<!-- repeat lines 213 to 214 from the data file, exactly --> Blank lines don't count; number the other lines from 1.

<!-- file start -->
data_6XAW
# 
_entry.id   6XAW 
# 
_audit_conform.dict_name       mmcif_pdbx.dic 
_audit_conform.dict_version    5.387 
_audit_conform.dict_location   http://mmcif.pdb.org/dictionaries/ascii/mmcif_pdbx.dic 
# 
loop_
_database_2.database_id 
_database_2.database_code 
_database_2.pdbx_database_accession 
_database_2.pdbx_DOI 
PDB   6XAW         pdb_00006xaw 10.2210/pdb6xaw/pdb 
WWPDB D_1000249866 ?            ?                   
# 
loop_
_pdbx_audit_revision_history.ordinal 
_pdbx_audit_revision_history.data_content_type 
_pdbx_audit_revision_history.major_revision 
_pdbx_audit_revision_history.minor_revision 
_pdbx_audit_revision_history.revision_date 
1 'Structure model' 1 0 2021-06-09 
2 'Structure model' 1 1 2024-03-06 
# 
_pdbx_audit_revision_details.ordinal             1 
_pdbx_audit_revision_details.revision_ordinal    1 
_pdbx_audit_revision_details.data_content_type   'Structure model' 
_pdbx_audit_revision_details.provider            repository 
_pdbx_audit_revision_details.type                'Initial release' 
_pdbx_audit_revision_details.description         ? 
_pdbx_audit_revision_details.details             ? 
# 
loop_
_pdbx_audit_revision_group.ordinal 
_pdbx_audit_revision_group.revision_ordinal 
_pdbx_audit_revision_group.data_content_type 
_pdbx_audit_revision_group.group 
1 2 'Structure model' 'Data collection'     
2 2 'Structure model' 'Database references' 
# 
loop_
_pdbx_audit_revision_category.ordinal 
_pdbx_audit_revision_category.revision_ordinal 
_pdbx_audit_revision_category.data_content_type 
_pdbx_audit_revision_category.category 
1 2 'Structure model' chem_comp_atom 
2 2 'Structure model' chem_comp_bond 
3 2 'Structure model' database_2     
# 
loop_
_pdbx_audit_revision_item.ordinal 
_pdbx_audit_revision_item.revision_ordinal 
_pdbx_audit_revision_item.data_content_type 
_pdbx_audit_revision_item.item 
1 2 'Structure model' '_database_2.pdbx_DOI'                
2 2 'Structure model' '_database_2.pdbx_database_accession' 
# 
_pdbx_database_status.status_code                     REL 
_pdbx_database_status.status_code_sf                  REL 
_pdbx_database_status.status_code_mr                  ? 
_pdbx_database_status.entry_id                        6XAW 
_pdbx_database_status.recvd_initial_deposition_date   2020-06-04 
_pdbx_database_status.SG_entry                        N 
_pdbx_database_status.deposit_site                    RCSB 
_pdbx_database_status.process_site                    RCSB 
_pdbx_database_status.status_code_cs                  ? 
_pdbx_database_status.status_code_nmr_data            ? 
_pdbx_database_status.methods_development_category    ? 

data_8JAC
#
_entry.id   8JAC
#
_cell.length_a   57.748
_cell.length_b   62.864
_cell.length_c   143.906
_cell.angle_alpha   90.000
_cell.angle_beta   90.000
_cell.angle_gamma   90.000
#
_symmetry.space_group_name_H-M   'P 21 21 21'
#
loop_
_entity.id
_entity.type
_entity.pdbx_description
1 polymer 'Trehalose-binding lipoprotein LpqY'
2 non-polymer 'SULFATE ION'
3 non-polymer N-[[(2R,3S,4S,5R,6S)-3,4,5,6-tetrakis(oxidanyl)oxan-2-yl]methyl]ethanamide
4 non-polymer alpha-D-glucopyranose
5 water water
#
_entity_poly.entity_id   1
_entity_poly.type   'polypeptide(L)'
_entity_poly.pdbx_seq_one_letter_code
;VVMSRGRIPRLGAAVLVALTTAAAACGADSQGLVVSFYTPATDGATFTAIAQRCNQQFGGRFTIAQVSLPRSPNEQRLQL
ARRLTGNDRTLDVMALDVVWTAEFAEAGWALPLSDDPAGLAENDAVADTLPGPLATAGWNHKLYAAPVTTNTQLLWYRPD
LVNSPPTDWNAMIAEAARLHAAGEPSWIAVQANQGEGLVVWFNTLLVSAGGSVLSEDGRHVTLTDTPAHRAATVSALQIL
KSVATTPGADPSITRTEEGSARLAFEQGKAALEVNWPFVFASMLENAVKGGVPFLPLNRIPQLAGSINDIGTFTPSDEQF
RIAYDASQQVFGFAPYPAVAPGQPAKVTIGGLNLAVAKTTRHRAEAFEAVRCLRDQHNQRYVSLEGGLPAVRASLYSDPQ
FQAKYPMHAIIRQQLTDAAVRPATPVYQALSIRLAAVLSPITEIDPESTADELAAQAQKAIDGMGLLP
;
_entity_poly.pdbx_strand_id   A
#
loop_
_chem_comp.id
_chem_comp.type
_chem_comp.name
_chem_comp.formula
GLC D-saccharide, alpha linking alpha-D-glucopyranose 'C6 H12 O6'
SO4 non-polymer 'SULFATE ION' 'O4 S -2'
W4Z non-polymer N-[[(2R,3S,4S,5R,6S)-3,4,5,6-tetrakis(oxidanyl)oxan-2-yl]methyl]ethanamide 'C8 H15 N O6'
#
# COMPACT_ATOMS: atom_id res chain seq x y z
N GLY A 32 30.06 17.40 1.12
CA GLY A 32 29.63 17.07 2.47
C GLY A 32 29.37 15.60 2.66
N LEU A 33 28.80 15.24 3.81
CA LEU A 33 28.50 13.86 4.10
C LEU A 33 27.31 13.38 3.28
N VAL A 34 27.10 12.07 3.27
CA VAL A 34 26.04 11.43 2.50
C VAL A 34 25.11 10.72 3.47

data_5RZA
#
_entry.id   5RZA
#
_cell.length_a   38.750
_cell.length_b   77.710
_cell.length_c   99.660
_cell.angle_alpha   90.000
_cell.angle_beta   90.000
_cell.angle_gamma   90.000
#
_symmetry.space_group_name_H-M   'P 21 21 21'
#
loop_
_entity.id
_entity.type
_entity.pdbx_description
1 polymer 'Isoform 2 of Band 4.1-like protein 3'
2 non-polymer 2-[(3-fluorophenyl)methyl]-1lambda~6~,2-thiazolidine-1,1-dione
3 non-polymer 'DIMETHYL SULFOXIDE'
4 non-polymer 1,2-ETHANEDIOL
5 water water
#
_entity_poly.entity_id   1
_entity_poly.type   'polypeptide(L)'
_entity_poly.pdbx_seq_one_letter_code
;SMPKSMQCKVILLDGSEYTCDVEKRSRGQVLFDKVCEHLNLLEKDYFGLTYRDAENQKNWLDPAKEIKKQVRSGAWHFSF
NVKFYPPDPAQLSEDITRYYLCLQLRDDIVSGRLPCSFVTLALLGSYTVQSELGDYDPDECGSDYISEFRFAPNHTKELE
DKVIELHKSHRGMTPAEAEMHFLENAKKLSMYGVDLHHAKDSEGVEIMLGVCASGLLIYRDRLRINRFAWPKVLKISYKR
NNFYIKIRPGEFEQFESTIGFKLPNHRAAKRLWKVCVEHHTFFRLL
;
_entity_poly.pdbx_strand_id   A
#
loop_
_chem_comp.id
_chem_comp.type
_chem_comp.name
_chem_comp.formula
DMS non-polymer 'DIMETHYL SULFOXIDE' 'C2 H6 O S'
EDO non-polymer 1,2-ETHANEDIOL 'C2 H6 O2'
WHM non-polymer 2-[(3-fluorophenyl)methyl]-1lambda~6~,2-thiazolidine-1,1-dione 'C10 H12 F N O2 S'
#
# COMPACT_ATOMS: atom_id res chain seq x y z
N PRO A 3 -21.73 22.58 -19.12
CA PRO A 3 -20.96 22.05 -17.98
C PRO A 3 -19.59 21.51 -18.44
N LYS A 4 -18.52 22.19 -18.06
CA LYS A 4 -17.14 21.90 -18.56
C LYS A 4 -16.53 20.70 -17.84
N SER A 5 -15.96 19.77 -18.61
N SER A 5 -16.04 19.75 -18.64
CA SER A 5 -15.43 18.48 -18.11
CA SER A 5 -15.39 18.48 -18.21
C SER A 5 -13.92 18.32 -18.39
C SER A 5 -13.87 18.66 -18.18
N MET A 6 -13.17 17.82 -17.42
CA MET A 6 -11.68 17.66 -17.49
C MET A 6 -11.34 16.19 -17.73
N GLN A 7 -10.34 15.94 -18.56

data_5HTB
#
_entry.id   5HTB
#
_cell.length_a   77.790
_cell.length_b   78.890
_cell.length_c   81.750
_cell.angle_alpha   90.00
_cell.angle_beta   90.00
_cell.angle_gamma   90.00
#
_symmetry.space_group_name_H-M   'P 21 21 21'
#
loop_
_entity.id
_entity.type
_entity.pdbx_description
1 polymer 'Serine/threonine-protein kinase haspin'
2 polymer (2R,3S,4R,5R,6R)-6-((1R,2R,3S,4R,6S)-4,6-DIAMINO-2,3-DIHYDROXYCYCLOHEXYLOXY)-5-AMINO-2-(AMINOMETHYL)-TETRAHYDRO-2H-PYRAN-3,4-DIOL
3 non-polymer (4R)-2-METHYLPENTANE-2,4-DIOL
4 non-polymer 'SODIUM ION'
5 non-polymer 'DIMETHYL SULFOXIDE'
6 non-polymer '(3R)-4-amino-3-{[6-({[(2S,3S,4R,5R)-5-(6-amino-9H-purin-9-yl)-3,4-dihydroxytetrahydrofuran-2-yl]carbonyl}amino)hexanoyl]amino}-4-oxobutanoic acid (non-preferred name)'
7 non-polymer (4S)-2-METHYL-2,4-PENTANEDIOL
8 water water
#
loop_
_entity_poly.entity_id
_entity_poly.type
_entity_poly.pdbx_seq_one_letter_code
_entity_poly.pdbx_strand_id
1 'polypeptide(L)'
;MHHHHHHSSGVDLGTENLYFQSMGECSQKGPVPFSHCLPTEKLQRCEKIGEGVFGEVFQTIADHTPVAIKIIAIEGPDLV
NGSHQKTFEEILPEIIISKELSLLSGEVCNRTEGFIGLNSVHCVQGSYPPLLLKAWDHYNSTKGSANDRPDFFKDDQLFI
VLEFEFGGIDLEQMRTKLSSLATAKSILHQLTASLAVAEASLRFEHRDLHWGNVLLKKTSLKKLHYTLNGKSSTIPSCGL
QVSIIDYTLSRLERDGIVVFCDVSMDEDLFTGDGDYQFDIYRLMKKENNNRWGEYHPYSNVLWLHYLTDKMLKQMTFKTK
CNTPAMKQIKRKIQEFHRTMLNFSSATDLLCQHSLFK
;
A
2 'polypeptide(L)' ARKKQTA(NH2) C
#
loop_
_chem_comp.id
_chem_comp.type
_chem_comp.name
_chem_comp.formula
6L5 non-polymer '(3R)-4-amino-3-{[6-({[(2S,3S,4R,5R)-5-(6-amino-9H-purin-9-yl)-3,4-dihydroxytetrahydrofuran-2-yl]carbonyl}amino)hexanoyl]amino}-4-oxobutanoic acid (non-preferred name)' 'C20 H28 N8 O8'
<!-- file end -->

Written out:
_entity_poly.pdbx_strand_id
1 'polypeptide(L)'